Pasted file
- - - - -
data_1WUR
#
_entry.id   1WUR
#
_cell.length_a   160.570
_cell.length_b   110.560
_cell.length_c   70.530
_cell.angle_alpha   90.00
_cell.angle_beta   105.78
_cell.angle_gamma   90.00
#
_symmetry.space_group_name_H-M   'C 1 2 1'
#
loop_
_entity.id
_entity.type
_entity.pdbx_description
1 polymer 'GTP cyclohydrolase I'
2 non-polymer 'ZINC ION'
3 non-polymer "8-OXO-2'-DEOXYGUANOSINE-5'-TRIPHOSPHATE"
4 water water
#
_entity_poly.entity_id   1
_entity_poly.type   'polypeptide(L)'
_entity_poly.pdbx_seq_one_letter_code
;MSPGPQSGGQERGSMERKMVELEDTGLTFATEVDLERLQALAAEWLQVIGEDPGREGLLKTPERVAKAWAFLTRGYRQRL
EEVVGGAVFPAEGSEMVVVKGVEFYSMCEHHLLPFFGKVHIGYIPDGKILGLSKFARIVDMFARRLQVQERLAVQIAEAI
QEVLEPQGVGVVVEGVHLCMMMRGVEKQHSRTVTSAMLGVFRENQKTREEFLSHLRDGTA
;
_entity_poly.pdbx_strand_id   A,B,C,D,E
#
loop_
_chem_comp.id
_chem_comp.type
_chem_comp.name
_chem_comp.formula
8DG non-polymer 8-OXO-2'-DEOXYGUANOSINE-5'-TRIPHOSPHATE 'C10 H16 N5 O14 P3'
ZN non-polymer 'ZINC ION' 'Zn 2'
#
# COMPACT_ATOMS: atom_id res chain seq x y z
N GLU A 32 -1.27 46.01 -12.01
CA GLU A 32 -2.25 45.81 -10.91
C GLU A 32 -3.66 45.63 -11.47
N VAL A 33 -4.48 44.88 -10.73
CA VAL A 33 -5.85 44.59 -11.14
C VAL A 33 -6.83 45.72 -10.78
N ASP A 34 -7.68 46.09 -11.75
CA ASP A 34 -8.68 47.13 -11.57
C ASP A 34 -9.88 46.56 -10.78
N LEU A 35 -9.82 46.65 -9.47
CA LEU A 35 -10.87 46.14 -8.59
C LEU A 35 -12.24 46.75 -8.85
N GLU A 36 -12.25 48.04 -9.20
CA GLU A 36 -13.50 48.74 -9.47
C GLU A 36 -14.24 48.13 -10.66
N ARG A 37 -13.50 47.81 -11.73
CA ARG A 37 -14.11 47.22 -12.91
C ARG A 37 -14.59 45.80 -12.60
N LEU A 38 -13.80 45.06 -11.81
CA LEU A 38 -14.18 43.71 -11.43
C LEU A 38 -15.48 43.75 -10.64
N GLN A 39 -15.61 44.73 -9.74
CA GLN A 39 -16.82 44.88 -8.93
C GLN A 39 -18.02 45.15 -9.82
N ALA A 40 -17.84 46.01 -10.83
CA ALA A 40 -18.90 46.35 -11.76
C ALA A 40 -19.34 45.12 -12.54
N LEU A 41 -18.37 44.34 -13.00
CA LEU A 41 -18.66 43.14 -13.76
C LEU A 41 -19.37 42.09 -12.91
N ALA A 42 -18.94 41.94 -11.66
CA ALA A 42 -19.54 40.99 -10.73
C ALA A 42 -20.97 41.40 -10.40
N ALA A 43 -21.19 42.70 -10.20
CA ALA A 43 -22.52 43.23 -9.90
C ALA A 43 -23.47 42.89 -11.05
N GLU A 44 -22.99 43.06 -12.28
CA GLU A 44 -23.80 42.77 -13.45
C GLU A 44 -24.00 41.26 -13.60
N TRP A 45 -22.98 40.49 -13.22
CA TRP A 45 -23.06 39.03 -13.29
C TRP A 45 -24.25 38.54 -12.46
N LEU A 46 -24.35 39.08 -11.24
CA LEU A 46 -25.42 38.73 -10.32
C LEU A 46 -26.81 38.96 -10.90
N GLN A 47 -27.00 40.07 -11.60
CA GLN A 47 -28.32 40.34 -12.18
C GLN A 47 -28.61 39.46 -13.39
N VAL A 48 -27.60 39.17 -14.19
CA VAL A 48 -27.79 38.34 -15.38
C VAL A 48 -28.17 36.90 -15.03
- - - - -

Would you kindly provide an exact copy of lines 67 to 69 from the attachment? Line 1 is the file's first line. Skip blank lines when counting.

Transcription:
C ALA A 40 -19.34 45.12 -12.54
N LEU A 41 -18.37 44.34 -13.00
CA LEU A 41 -18.66 43.14 -13.76